Water Security in the Arab World

Water availability in the Arab region is a critical issue as the region has 5 percent of the world's population having access to merely 1 percent of the world's total water resources. According to United Nations estimates, around 12 Arab countries suffer from severe water shortages. The per capita availability of renewable water resources is less than 500 m3 per year. In order to resolve this critical situation, many projects in the Arab Strategy for Water Security (2010-2030) support efficient management and use of water resources.

Regional Water Scenario

Agriculture accounts for 85 percent of total fresh water consumption in the Middle East, while its share in the total gross domestic product (GDP) roughly exceeds 8 percent. The major factors responsible for the rise in water consumption and depletion of freshwater resources are

  • High standards of living
  • Increasing urbanization and industrialization
  • High population growth rate
  • Failure to adopt basic water conservation principles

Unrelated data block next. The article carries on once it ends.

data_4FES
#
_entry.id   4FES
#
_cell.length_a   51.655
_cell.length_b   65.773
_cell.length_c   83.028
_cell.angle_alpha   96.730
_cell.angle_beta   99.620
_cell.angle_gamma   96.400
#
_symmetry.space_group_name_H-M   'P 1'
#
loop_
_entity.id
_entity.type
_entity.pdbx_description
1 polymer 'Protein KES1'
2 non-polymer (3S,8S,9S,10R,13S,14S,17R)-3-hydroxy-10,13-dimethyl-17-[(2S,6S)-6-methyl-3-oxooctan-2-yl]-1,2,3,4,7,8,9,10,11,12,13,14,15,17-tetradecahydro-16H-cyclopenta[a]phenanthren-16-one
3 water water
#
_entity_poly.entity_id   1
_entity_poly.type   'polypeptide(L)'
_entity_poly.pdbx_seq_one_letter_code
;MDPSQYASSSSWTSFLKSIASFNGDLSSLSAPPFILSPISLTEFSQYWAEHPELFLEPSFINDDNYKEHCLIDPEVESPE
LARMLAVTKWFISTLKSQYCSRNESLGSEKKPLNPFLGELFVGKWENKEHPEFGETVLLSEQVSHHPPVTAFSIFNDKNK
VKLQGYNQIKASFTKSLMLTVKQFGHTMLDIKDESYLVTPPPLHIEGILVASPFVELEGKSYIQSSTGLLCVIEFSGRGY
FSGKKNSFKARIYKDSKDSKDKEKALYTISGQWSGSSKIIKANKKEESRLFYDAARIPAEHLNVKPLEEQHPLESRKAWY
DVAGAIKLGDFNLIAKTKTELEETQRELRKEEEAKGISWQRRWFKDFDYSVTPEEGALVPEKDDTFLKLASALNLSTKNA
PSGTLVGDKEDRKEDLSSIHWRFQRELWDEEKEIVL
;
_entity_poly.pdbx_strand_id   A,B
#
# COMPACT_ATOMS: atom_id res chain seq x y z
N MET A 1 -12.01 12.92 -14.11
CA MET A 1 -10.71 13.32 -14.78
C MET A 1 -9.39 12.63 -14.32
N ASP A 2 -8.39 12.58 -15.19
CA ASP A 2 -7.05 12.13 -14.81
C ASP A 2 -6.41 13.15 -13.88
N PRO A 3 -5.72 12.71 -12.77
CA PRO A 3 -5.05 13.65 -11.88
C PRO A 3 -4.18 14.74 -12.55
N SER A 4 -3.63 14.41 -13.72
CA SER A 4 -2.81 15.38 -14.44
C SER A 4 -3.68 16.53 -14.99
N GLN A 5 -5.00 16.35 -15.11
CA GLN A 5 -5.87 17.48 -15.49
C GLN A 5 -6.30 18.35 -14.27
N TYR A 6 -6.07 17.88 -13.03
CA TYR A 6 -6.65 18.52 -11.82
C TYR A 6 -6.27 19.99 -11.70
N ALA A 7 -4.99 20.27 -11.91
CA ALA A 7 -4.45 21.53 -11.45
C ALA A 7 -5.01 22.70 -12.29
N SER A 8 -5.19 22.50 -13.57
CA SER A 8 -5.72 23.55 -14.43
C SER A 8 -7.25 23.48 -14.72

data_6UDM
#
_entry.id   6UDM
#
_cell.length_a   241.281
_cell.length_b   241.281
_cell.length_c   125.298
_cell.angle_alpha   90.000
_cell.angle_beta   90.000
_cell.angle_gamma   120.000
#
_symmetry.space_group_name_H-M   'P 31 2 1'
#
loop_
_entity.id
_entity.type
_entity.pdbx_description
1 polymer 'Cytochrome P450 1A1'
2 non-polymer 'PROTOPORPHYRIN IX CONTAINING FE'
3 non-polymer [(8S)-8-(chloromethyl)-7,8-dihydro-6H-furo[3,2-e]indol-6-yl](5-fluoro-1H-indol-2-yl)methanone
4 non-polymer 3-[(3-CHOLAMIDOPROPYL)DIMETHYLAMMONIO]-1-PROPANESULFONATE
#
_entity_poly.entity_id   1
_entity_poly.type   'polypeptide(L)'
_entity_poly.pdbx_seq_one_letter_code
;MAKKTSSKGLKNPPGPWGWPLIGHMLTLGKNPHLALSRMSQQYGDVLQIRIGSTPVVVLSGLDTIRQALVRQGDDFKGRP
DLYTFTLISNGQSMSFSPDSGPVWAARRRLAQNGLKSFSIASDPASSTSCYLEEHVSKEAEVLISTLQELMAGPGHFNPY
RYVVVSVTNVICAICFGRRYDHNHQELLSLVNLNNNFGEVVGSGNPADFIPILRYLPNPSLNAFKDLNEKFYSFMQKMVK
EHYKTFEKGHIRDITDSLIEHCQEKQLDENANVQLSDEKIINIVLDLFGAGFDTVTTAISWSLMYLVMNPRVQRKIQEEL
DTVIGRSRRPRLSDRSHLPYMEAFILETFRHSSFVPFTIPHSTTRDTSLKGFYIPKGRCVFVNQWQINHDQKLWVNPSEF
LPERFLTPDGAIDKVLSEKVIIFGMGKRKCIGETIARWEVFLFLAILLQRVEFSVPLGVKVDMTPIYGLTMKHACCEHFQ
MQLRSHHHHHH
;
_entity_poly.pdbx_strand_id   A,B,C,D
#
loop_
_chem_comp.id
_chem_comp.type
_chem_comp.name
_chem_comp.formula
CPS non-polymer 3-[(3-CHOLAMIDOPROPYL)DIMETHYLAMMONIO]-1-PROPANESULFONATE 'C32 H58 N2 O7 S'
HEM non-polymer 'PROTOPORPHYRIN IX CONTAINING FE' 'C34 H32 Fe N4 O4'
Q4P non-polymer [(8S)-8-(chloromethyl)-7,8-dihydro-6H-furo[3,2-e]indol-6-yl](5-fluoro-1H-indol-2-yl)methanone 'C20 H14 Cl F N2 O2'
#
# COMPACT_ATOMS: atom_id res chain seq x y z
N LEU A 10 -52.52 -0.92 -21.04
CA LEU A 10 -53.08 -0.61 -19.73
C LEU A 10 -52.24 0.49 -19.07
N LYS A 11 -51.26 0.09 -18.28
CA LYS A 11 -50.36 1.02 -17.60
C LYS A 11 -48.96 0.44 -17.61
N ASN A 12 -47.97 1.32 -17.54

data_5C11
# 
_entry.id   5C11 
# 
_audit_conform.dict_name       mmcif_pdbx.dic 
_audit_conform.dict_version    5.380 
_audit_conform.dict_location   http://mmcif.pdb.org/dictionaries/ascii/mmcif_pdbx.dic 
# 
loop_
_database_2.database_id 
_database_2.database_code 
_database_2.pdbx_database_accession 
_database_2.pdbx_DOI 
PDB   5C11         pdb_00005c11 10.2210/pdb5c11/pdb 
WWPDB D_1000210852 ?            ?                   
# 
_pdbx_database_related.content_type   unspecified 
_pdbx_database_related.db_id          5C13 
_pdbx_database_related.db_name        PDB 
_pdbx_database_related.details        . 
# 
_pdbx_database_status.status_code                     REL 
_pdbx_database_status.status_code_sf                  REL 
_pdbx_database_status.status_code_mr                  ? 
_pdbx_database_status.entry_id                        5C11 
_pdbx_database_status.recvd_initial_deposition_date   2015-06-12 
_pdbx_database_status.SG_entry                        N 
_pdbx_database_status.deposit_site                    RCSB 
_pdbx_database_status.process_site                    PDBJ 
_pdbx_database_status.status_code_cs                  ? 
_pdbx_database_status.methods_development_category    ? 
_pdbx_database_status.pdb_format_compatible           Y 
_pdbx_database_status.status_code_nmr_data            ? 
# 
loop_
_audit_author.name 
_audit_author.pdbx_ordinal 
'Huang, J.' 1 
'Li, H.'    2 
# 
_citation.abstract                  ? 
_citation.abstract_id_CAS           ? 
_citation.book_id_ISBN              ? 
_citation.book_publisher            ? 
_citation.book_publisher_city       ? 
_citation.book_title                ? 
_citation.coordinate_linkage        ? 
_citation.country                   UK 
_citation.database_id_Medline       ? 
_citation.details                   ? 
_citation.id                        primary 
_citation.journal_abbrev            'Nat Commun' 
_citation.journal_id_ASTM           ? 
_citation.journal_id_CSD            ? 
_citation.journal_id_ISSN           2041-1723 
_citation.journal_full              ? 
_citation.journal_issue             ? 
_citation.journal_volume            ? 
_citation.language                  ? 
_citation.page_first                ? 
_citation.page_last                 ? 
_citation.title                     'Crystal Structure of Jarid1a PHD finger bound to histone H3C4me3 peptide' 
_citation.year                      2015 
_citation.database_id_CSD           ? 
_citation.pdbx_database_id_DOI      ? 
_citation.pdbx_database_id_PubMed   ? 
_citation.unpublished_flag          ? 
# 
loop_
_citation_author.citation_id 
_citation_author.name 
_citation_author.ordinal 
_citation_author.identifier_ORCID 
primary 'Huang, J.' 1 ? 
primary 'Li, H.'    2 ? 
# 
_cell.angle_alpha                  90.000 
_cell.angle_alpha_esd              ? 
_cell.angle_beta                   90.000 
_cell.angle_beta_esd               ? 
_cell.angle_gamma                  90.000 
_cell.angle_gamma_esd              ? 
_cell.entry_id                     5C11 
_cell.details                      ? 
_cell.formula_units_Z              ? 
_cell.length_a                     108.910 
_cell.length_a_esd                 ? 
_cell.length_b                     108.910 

• Insufficient energy for seawater desalination
  • Regional conflicts resulting in mass flow of internal migrants
  • Lack of public awareness

Perennial rivers contribute around 70 percent of freshwater resources in Lebanon and Jordan. On the other hand, Oman, Saudi Arabia, Syria, United Arab Emirates and Yemen are dependent on surface water and seasonal rivers. For rest of the countries in this region, one third of water demand is met by groundwater resources. The continuous extraction of groundwater at an unsustainable rate is leading to water scarcity at the national as well as regional levels thus fueling conflicts. Infact, rising demand for water in Yemen, due to population growth and poor water management, is responsible for almost 80 percent of internal conflicts in the country.

Water availability has become a serious issue in West Asia due to population explosion, climate change, droughts, desertification and scarce rainfall. The success of water-related strategies depends on political, financial and human commitments. A UNEP report estimates that water resources area in West Asia is likely to drop to 20 percent over the next fifty years due to multiple factors, such as climate change.